#NoFilter: How millennials’ culture of oversharing sabotages their business relationships

The Brief
Millennials are notorious for oversharing, both on social media and in the real world. Will their #NoFilter culture hurt their ability to make meaningful networking connections?

Carly McKinney liked to share. A first-year high school teacher, McKinney—aka @Crunk_Bear—maintained a social media presence not unlike countless other millennials. Her Facebook and Twitter accounts chronicled her adventures with various substances and featured risqué selfies. When school administrators caught wind of McKinney’s behavior, the young educator was swiftly and very publicly terminated. But for McKinney and countless other millennials, the consequences of oversharing may cost them more than just a job.   

McKinney’s example may be an extreme one, but her tendency to overshare is hardly unique among her generation. Millennials’ well-documented inability or unwillingness to delineate between their public and private lives has certainly cost some their jobs, and it may prove to be a serious obstacle when it comes to forming meaningful networking connections.
Of course, not all millennials are as indiscriminate with their social sharing as Ms. Crunk_Bear. In fact, most are far more cautious—not about what they share, but with whom they share it. I’ve written previously about millennials’ strict separation when it comes to social and professional networking. Since their social profiles are often filled with content that a professional networking connection might find objectionable, many tend to avoid professional networking altogether. In fact, while 84 percent of millennials are active on Facebook, just 15 percent are active on LinkedIn.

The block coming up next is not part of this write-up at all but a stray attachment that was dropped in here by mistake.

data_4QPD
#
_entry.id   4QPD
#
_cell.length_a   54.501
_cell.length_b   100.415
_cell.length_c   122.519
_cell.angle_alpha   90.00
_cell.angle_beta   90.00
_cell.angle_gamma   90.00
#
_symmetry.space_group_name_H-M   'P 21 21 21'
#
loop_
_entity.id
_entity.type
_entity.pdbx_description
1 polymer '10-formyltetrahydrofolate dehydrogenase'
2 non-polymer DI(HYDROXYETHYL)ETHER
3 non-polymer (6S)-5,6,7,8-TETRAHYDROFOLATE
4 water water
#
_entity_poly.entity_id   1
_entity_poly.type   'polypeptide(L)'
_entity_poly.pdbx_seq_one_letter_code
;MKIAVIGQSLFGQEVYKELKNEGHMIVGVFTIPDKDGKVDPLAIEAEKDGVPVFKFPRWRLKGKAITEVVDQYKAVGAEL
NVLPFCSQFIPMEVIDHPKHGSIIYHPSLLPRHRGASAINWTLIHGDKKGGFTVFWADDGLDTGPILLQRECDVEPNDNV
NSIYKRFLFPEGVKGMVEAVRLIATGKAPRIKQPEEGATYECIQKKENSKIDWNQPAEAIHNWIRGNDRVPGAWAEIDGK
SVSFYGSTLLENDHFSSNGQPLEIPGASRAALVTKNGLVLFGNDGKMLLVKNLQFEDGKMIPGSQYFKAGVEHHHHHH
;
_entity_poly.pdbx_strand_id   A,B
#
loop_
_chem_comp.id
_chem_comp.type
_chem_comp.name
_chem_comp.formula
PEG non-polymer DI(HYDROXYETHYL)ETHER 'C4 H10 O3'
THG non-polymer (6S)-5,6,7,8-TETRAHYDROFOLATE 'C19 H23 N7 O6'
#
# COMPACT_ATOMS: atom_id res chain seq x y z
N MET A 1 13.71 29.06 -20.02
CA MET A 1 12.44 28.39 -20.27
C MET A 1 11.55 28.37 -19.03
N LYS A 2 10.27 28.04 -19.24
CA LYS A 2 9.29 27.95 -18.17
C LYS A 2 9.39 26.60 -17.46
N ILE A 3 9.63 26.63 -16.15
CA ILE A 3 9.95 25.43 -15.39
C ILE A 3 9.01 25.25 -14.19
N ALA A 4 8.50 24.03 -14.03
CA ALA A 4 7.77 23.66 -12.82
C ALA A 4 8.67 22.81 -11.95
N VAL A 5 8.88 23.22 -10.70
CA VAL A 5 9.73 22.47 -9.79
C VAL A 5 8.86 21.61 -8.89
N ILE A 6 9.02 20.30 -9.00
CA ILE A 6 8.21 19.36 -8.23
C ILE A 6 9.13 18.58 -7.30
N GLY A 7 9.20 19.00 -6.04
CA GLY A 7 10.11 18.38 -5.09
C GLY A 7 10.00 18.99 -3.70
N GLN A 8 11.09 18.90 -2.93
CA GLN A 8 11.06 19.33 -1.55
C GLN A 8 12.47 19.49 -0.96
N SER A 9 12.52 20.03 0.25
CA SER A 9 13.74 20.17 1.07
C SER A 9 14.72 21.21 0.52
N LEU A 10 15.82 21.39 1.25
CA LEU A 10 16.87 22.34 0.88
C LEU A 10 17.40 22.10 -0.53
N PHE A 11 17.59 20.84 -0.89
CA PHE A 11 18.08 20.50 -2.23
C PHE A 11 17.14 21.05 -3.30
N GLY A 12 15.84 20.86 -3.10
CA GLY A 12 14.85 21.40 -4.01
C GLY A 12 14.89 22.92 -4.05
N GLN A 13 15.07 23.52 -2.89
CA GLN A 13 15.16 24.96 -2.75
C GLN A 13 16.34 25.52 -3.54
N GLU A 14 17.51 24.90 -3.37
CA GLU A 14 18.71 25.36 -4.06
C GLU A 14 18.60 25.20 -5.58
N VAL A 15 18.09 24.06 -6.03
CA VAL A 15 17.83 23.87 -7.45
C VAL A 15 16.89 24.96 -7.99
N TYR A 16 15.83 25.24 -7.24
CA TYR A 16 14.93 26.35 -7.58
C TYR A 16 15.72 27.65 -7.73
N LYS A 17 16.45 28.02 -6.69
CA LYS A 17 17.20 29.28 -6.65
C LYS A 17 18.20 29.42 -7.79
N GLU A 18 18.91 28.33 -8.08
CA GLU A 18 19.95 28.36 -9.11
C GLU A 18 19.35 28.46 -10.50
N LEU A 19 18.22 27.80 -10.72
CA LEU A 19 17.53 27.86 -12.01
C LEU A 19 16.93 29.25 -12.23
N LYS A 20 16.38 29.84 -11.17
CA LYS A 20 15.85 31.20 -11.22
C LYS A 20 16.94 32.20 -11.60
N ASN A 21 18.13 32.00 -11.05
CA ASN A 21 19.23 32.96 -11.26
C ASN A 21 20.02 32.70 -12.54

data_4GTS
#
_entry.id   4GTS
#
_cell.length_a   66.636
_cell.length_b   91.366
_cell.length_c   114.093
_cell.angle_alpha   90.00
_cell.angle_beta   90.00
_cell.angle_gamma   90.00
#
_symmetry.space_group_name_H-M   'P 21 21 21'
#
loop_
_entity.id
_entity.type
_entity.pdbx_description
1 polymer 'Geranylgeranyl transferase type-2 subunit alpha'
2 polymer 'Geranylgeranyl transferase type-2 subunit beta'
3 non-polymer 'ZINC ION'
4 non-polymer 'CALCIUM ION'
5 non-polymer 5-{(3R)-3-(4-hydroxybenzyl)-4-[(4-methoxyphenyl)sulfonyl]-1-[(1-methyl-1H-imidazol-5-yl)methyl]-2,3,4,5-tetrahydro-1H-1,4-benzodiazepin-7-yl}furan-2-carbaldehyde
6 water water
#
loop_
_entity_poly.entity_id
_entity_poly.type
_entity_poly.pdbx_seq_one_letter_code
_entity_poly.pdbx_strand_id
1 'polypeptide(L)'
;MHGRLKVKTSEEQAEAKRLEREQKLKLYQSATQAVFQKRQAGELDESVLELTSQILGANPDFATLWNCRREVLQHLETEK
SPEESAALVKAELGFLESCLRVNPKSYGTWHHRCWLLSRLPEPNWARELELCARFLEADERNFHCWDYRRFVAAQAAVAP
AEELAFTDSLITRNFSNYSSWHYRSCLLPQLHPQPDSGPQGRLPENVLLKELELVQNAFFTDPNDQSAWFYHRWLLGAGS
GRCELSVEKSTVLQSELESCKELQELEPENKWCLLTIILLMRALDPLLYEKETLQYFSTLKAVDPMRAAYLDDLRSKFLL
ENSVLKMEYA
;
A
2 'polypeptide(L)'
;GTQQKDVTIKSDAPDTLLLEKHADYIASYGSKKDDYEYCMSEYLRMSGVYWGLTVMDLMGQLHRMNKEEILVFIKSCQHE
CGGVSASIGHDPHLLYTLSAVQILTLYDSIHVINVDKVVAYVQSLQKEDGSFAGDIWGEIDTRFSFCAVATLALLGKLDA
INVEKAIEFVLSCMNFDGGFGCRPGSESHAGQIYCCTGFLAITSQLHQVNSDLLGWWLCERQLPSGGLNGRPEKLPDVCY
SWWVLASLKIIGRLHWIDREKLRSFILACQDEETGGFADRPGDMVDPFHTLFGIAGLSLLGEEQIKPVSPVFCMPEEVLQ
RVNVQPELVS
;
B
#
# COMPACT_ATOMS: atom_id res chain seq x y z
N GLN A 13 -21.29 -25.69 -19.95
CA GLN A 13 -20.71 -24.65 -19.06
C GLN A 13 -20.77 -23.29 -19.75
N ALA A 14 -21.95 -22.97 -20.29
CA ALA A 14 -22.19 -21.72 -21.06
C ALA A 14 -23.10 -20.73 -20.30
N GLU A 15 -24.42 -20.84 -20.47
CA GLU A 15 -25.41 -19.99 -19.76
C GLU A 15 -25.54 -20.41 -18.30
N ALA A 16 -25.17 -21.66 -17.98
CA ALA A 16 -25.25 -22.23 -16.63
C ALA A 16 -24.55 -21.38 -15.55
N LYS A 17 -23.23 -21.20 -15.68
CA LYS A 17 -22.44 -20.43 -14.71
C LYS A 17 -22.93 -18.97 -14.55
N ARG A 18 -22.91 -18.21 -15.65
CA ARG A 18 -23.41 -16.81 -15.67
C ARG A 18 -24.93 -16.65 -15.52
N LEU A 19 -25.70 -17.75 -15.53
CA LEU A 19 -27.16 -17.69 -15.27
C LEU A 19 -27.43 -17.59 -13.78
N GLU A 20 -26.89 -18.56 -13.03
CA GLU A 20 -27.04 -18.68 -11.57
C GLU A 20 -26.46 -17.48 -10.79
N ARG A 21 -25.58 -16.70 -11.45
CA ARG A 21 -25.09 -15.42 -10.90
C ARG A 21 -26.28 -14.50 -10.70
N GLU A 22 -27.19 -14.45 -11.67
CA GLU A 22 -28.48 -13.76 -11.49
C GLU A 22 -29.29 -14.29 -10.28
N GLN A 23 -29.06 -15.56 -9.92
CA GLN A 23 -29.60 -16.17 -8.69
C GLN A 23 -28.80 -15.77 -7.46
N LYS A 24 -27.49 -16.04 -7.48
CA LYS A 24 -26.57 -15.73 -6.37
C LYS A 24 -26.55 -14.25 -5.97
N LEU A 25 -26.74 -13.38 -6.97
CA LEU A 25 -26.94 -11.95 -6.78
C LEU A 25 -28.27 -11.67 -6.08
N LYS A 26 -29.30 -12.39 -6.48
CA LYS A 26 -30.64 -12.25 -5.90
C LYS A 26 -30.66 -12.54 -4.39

This penchant for oversharing isn’t just limiting their ability to network over social media. Their ability to form business relationships in the real world is likely to suffer, as well. Millennials don’t just lack restraint; they expect others to be equally unrestrained as well. When it comes to building meaningful connections offline, these attitudes are likely to cause friction, especially with their older colleagues. 

“While 84% of millennials are active on Facebook, just 15% are active on LinkedIn.” 
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A recent survey by LinkedIn revealed just how broad this generational gulf is:

·  67 percent of millennials reported that they’re likely to share personal info with co-workers, including salary, family issues and relationship troubles. By contrast, less than a third of baby boomers feel the same way.

·  53 percent of millennials said they’d be comfortable giving relationship advice while in the office (the study doesn’t indicate whether the advice is unsolicited or not).

·  28 percent of millennials have texted their boss after work hours about matters unrelated to work. Just 10 percent of baby boomers reported having done the same. 

“This penchant for oversharing doesn’t just limit their ability to network over social media. When it comes to building meaningful connections offline, these attitudes may cause friction, too.”
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The Takeaway
Whether you’re 25 or 45, your public persona matters and will likely be scrutinized by those in your professional network. Rather than avoid these kind of relationships, learn boundaries. Keep those weekend photos private and conversations with colleagues work-related until you can gauge their level of comfort and openness. 

RelSci is a technology solutions company that helps create competitive advantage through a crucial yet vastly underutilized asset: relationship capital with influential decision makers. 
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